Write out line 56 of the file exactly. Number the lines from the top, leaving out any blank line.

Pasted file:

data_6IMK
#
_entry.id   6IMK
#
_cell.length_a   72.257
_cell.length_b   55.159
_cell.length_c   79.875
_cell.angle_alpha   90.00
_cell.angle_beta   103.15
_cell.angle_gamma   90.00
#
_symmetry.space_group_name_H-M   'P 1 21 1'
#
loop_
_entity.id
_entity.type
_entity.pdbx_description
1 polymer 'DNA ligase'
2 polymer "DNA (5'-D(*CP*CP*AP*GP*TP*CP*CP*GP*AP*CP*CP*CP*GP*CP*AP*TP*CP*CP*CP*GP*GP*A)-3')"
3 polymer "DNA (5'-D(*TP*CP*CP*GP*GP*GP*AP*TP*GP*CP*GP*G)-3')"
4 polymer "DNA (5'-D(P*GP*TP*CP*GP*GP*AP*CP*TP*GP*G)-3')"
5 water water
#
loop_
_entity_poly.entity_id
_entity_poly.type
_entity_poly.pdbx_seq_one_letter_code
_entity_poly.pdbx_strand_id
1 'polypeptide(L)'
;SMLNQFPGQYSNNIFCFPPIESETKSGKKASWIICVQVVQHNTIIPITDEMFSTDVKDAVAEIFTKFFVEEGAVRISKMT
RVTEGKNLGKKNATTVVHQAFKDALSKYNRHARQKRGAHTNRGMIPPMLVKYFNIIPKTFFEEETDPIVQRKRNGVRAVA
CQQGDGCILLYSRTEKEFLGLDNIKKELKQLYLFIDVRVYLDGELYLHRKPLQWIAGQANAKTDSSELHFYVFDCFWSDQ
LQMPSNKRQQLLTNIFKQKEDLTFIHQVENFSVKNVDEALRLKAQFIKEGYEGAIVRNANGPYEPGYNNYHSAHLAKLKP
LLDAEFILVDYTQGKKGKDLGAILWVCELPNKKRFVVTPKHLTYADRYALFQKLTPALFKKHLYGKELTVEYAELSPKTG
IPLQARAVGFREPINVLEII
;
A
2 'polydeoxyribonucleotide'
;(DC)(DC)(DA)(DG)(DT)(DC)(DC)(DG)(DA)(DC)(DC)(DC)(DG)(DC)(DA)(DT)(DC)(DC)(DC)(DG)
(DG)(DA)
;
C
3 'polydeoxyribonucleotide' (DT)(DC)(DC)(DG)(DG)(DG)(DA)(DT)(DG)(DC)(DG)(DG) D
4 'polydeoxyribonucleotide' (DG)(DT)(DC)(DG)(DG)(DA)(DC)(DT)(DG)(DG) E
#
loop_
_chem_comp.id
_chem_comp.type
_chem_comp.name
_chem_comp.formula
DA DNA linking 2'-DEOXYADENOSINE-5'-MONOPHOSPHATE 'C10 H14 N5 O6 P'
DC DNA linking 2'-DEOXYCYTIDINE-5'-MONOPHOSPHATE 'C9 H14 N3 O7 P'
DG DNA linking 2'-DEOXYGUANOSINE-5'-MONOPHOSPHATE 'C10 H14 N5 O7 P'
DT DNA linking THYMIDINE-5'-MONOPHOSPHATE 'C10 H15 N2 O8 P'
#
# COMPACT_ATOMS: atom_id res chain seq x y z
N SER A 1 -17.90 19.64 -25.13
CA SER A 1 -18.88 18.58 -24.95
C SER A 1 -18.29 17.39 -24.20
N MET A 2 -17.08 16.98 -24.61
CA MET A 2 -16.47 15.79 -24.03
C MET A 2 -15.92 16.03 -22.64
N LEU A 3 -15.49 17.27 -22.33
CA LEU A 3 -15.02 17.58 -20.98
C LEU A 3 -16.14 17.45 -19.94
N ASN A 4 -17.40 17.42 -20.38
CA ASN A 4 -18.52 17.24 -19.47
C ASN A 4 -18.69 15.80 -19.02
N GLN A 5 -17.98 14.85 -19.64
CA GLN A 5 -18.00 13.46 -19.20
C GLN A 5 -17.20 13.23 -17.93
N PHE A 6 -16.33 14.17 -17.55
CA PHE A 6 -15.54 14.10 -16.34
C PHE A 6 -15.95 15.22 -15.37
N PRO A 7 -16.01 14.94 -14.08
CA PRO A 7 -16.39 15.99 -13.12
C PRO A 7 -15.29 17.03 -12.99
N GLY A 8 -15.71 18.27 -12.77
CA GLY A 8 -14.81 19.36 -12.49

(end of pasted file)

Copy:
# COMPACT_ATOMS: atom_id res chain seq x y z